|| ||Daniel Phillips <email@example.com>|
|| ||Tux3 report: Tux3 by Christmas?|
|| ||Wed, 10 Dec 2008 14:35:39 -0800|
|| ||firstname.lastname@example.org, email@example.com|
The wag's rejoinder would naturally be, which Christmas? Well, if we
set our expectations reasonably then it is this Christmas, the one that
is 15 days away.
The latest Tux3 kernel patch is here:
This includes many bug fixes, cleanups and additional functionality.
File and directory operations are nearly all there now. Rename support
was checked in yesterday by a developer (Michael Pattrick) as his very
first kernel patch. It functioned, and everybody pitched right away to
make it solid. This kind of thing is getting to be a regular event in
Tux3 land, and I must say, it is gratifying to be able to encourage new
Linux contributers this way, while providing pretty good sport for
experienced hacks too.
The big goals for Christmas (this Christmas!) are:
- SMP locking
- Atomic commit
- Posixly complete
- Rudimentary fsck
With atomic commit, we will progress from "buggy Ext2 equivalent with
missing features" to "buggy Ext3 equivalent with missing features".
Not a bad place to arrive at in five months, starting from scratch.
Does anybody out there still doubt that the community process works,
and is the best way to develop really complex software? Believe it.
Non-goals for Christmas include:
- Directory indexing (PHTree)
- fsck repair
These major features will all get underway early in the new year. As
usual, the invitation remains open for all interested parties to come
lend a hand. The atomic commit effort and some work we are doing with
deferred namespace operations offers interesting engagement for
developers at all skill levels.
The list of Tux3 contributors continues to grow, with first-time patches
from Benjamin Stuhl, Pranith Kumar, Jonas Fietz and Michael Pattrick.
Most Posix operations are supported now, with the exception of extended
attribute support, which is waiting for a fairly minor fix to the way
we handle file size in directory operations. I will not swear that
this code is bug-free, far from it. I will go as far as claiming that
this code is fun and convenient to work on. We are still able to do a
large part of the development in user space, and even the kernel code
is developed mostly in the comfortable environment of uml or kvm.
We supply 32 bit and 64 bit root filesystems for UML development:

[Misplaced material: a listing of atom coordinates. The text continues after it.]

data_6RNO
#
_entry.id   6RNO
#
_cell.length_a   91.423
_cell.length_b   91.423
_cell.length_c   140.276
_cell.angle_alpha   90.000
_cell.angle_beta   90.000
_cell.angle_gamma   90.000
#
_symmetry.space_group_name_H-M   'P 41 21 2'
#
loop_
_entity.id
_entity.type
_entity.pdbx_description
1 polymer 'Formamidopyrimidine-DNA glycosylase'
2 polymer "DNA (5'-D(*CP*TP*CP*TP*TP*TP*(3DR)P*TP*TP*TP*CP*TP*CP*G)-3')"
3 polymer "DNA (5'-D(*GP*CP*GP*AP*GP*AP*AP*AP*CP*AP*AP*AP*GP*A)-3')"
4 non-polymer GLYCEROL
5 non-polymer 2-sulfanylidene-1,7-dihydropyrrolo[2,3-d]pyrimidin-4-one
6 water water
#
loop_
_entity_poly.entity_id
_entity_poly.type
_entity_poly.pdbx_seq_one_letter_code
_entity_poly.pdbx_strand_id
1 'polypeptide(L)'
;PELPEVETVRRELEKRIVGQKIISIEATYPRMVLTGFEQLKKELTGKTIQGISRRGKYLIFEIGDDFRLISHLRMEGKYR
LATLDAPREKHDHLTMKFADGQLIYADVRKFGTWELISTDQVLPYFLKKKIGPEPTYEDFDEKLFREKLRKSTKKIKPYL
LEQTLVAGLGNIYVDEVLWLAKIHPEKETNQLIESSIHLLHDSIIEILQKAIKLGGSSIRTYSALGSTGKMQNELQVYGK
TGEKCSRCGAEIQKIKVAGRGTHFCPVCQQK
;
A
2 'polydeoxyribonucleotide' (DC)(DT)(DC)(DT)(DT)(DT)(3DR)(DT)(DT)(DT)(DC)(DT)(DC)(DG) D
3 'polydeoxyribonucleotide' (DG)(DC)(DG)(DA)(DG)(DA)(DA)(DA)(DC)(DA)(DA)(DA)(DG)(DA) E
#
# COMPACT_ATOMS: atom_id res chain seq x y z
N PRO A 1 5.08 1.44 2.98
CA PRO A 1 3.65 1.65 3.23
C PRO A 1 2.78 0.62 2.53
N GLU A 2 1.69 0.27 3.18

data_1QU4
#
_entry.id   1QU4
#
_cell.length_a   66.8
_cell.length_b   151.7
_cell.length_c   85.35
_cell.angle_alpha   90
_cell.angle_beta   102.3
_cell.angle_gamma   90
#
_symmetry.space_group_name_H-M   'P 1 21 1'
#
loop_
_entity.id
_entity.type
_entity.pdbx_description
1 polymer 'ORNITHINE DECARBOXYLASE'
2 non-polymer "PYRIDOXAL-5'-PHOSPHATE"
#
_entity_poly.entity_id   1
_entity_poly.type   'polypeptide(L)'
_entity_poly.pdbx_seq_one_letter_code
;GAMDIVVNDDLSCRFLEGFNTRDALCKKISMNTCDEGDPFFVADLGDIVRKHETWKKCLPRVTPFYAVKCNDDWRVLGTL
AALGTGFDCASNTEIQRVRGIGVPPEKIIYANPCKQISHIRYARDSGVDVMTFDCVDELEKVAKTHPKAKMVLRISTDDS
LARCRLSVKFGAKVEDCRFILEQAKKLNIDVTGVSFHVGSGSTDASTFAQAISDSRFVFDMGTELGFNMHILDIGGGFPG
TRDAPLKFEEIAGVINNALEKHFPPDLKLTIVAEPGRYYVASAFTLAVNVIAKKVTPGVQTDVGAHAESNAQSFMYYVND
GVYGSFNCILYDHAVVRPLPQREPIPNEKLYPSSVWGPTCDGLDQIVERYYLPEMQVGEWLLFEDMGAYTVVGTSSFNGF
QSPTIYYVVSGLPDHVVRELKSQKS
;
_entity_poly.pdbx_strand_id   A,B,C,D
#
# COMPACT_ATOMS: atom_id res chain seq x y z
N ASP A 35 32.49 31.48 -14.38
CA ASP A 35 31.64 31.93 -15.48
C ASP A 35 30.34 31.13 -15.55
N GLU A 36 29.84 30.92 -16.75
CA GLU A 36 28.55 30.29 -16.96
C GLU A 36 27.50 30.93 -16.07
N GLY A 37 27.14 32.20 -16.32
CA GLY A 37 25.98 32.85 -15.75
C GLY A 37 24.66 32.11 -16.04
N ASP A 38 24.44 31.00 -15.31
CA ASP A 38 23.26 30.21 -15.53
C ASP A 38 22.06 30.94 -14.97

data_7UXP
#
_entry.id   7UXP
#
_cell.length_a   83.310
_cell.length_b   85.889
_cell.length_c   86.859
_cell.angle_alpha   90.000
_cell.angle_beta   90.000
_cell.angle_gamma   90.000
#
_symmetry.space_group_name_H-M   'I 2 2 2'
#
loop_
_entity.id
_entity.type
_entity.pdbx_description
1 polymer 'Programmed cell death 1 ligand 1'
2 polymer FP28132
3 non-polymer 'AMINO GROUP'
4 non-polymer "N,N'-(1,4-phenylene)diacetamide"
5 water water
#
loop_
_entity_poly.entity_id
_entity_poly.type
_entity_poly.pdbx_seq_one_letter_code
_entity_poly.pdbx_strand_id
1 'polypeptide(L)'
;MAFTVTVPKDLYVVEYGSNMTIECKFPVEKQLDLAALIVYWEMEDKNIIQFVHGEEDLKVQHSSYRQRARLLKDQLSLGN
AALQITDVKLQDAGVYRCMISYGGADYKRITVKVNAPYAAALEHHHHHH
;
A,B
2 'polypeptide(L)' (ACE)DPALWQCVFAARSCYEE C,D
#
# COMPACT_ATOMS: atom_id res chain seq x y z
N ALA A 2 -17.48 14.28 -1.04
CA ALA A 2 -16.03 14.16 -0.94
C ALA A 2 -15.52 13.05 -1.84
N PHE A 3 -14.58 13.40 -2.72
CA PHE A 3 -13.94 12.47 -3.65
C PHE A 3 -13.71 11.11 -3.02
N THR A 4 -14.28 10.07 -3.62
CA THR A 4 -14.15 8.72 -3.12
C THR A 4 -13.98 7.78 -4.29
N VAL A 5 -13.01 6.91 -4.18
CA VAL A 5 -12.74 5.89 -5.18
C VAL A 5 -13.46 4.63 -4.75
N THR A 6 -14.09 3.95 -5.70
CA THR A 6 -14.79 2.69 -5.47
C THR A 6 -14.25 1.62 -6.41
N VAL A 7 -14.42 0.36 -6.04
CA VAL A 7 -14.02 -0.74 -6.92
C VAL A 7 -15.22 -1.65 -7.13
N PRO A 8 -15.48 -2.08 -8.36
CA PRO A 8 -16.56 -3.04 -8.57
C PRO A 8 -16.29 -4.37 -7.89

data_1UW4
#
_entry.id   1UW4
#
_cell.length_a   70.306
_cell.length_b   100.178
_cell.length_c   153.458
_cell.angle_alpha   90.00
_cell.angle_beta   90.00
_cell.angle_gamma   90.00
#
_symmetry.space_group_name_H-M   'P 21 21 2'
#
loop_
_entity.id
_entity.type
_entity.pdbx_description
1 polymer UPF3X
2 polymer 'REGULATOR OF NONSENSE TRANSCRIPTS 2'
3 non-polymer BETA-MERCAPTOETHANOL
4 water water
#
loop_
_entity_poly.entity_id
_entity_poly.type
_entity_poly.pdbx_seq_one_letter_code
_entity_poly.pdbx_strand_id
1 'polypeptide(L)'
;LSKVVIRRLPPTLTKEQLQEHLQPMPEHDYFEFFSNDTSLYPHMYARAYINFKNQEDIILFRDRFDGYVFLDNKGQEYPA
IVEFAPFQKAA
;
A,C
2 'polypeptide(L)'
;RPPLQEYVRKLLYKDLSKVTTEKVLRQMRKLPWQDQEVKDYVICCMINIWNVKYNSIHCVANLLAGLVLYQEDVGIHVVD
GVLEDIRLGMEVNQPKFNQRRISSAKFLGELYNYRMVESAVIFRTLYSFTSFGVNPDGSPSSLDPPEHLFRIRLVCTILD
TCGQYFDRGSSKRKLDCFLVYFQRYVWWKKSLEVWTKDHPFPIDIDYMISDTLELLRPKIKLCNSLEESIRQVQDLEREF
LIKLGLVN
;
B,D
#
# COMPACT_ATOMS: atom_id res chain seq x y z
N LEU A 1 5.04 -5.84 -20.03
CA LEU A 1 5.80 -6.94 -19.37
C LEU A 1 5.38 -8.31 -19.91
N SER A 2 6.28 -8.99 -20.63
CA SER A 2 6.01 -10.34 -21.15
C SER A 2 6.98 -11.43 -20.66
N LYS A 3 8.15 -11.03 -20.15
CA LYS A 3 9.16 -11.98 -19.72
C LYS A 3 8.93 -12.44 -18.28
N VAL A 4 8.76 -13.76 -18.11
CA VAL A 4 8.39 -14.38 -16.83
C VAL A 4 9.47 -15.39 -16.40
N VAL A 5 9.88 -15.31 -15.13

Jonas Fietz prepared the 64 bit root filesystem, thankyou very much.
These are just 23 MB downloads that started life as Jeff Dike's
debian-small Potato filesystem (small potatoes, get it?) and were
upgraded over time with a modern libc and a few amenties such as the
Nano text editor. A brief guide to Tux3 development under UML is here:
We should be able to produce a guide for KVM development pretty soon as
Thanks to Shapor Naghibzadeh for a spiffy new tabbed look to the tux3
home page, and for hosting it on a more capable machine than my home
server, which also happens to be my desktop and main Tux3 development
machine. It's true, I was often building UML kernels and browsing
Slashdot while serving up html to all the search bots and interested
people who were dropping in with increasing frequency. For the first
time, we have a fighting chance of withstanding a Slashdotting, whereas
last week the result would certainly have been a smoking black hole in
Special thanks to Jon Corbet for explaining to us what we're actually
building in his own inimitable way:
and to show that these words of wisdom do not just vanish into thin air,
we have the "Jon Corbet" patch:
It is worth noting that the Tux3 project so far consists entirely of
volunteers contributing on their own time (yes, me too). Support from
interested people is always welcome, whether that be beer:
or something even more substantial. For example, a three way Phenom
machine or equivalent for SMP development would be welcome if somebody
happens to have one they can send.
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